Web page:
by leveraging agility, adaptability and innovation capabilities Interview with Wayne Visser, a globally recognised Cambridge “pracademic” and thought-leader on sustainable
Present and future of ESG Reporting for Sustainable Companies
Investors globally are increasingly embracing ESG standards, which focus on factors such as, human wellbeing, the environment, and the welfare of the economy. ESG concept was initially introduced in the United Nations Principles for Responsible Investment in 2006.
Notably, the interconnectedness between the planet, people and profits, has been more revealed during the covid-19 pandemic, which has accelerated the integration of ESG principles into investment and business policies.
What is ESG?
ESG stands for Environmental, Social and Governance issues, which underpin the sustainability, ethical operations and financial performance of an organization. ESG reporting by companies provides data on how their operations influence environmental, social and corporate governance areas. ESG reports are used by potential social conscious investors to screen for beneficial and ethical investments.
ESG factors cover several topics that underpin all organizations and industries, some of the wide scope issues include:
The environment is affected by global production processes and consumption, which contribute to environmental concerns such as:
- Climate change
- Waste and pollution
- Water and energy efficiency
- Resource depletion
- Greenhouse gas (GHG) emissions
Social factors encompassed in the ESG relate to human wellbeing, which is the responsibility of investors and companies to ensure they concern themselves with social issues such as:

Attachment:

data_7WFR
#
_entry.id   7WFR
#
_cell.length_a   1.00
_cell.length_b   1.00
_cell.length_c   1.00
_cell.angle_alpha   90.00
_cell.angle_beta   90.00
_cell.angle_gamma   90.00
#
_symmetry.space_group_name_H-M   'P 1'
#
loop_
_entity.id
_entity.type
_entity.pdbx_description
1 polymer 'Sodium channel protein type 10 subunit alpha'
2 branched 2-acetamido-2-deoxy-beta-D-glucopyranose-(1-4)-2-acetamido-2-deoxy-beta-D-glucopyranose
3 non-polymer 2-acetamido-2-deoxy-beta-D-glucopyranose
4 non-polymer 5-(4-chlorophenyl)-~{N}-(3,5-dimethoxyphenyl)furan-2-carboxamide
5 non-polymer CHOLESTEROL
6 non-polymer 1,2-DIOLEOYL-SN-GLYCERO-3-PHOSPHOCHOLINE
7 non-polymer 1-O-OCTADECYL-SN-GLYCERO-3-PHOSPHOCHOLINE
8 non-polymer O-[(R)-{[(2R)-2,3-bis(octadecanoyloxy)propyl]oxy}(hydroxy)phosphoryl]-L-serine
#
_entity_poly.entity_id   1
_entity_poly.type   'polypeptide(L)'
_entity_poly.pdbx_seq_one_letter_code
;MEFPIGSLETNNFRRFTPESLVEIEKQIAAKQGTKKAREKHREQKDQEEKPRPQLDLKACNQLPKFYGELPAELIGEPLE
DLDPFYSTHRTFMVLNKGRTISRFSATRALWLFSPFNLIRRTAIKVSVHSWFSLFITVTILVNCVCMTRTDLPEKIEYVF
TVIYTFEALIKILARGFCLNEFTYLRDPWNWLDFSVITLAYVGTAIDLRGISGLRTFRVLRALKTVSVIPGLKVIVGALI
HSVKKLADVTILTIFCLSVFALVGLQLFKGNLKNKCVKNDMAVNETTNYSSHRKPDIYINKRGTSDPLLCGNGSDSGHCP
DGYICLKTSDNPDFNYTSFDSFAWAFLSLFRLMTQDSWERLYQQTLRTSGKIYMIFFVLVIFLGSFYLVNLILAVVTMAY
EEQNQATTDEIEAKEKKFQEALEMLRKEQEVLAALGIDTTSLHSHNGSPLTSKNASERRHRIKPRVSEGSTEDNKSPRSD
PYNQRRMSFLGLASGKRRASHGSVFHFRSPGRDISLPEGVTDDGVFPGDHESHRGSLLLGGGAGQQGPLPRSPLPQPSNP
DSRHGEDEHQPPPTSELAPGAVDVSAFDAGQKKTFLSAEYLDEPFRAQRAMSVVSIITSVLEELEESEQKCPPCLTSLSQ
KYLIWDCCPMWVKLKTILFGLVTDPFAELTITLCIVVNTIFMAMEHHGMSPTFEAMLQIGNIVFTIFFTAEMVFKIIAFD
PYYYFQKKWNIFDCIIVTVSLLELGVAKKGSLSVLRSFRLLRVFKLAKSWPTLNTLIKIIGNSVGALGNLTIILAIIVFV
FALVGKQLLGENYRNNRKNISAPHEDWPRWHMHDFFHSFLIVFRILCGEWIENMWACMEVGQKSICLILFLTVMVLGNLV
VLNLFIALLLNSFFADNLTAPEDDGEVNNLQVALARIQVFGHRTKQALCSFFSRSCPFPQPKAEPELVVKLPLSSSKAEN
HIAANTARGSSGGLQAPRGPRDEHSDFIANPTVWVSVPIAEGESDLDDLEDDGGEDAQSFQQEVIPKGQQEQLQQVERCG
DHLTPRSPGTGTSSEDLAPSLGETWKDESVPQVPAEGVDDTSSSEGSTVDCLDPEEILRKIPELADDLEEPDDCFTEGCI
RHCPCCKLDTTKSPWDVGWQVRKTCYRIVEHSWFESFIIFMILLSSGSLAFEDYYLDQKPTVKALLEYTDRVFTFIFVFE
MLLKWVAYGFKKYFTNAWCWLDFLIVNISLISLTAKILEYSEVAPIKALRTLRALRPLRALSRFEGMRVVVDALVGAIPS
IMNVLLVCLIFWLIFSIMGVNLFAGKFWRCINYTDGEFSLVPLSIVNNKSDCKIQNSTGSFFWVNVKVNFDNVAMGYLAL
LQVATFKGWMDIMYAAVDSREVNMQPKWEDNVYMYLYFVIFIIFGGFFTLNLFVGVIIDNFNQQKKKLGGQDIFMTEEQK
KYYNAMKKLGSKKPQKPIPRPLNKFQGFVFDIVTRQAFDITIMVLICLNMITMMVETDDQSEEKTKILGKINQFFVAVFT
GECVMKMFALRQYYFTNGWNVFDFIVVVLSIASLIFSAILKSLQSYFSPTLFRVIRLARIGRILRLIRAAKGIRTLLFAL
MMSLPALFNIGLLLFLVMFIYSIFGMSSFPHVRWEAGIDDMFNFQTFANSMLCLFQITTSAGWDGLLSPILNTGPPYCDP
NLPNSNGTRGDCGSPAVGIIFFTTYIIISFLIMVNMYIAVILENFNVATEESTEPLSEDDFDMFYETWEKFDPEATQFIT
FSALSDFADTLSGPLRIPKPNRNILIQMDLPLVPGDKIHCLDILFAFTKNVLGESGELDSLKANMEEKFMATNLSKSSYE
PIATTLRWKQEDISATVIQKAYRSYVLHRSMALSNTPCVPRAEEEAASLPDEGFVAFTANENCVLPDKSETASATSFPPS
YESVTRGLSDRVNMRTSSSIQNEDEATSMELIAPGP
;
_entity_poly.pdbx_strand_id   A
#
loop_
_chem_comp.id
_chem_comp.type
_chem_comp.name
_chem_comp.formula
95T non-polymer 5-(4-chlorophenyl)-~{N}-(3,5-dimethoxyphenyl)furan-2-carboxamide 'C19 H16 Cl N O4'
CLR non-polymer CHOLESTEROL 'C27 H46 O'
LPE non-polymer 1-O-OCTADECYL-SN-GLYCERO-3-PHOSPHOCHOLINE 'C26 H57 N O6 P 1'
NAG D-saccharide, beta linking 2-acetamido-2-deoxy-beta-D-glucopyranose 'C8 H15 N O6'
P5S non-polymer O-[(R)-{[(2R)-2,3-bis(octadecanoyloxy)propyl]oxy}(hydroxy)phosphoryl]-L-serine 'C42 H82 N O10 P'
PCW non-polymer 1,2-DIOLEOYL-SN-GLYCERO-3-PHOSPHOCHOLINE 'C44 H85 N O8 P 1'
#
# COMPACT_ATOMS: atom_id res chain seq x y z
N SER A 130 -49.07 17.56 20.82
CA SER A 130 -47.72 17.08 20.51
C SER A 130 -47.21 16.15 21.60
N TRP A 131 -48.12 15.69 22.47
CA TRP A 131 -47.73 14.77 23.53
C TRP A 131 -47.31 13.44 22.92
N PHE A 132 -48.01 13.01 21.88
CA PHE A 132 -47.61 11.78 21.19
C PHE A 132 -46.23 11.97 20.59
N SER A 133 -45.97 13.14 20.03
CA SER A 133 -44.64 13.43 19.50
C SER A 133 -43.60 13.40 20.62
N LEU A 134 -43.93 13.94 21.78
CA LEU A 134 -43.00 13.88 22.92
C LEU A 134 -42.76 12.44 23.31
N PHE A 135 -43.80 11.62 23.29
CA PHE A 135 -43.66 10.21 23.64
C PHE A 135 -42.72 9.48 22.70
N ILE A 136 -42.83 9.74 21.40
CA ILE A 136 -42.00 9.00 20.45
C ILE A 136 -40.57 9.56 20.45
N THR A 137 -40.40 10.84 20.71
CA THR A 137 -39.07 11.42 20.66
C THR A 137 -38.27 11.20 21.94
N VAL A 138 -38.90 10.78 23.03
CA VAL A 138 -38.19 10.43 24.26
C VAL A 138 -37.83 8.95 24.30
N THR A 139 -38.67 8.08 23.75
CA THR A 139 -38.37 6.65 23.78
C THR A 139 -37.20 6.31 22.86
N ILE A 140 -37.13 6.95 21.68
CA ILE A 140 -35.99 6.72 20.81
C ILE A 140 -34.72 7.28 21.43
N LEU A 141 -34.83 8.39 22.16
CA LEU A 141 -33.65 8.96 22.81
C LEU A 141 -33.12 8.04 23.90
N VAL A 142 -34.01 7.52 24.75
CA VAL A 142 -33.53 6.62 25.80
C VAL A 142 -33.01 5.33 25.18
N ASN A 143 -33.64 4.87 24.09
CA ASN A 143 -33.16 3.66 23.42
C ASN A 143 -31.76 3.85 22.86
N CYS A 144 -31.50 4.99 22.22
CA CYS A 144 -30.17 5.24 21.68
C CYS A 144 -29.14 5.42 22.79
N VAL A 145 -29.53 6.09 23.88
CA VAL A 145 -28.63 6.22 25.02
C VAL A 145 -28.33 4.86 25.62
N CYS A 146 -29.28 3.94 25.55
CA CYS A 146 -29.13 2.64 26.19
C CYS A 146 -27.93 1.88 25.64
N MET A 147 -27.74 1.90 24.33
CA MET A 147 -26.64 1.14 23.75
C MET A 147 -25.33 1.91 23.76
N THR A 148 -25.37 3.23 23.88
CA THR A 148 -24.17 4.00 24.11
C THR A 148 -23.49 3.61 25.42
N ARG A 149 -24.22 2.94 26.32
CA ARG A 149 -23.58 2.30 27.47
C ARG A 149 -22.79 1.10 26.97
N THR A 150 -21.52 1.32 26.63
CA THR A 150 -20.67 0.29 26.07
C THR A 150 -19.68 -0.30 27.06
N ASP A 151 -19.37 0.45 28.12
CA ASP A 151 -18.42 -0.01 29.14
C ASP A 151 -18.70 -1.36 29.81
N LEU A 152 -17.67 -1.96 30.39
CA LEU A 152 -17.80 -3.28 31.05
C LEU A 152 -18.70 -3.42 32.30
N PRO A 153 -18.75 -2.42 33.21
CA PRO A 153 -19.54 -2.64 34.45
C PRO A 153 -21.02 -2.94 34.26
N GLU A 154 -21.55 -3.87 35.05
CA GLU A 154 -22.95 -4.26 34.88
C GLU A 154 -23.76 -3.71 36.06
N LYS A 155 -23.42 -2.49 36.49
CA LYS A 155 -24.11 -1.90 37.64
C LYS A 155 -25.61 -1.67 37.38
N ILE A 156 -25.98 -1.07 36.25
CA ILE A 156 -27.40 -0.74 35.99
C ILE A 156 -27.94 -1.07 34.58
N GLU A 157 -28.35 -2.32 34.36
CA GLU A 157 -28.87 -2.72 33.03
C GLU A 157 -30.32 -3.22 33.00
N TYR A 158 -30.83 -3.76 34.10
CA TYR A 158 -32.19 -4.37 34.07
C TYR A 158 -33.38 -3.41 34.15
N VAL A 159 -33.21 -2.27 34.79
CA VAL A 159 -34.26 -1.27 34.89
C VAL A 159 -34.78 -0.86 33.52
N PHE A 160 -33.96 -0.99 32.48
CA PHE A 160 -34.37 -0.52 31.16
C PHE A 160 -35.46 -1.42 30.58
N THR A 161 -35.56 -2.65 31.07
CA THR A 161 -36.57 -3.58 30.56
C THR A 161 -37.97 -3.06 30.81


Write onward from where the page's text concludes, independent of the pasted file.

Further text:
- Working conditions
- Human rights
- Equal opportunities
- Employee diversity
- Community engagement
- Health and safety
- Child labour and slavery
Governance in ESG relates to control methods that must be observed by organizations, to avoid getting into conflicts with the law, to facilitate long-term benefits for employees, society and shareholders. Some of the corporate governance concerns covered in the ESG include:
- Business ethics
- Board diversity and structure
- Executive pay
- Bribery and corruption
- Tax strategy
- Political lobbying and donations
EU Taxonomy in ESG
EU taxonomy is described as a common system of classification for sustainable environmental and economic activities that scale up the implementation of the European Green Deal and sustainable investment. The Taxonomy Regulation established officially in July 2020, provides a framework that must be considered by the EU taxonomy when classifying economic activities that qualify or pass as environmentally sustainable.
The EU Taxonomy Regulation caters for six major environmental objectives that must be adhered to by sustainable organizations;
Climate change mitigation
The sustainable use and protection of water and marine resources
Climate change adaptation
Pollution prevention and control
The transition to a circular economy
The protection and restoration of biodiversity and ecosystems
Importance of Taxonomy in ESG
Investors can certify the validity of a project by evaluating the activities involved and comparing the project’s sustainability with the taxonomy regulation for sustainable investing. The government and legal jurisdiction of a country where an investment is being implemented are involved in project certification, based on its compliance with environmental, social, and economic sustainability provided in taxonomy regulation objectives.
Greater clarity for investors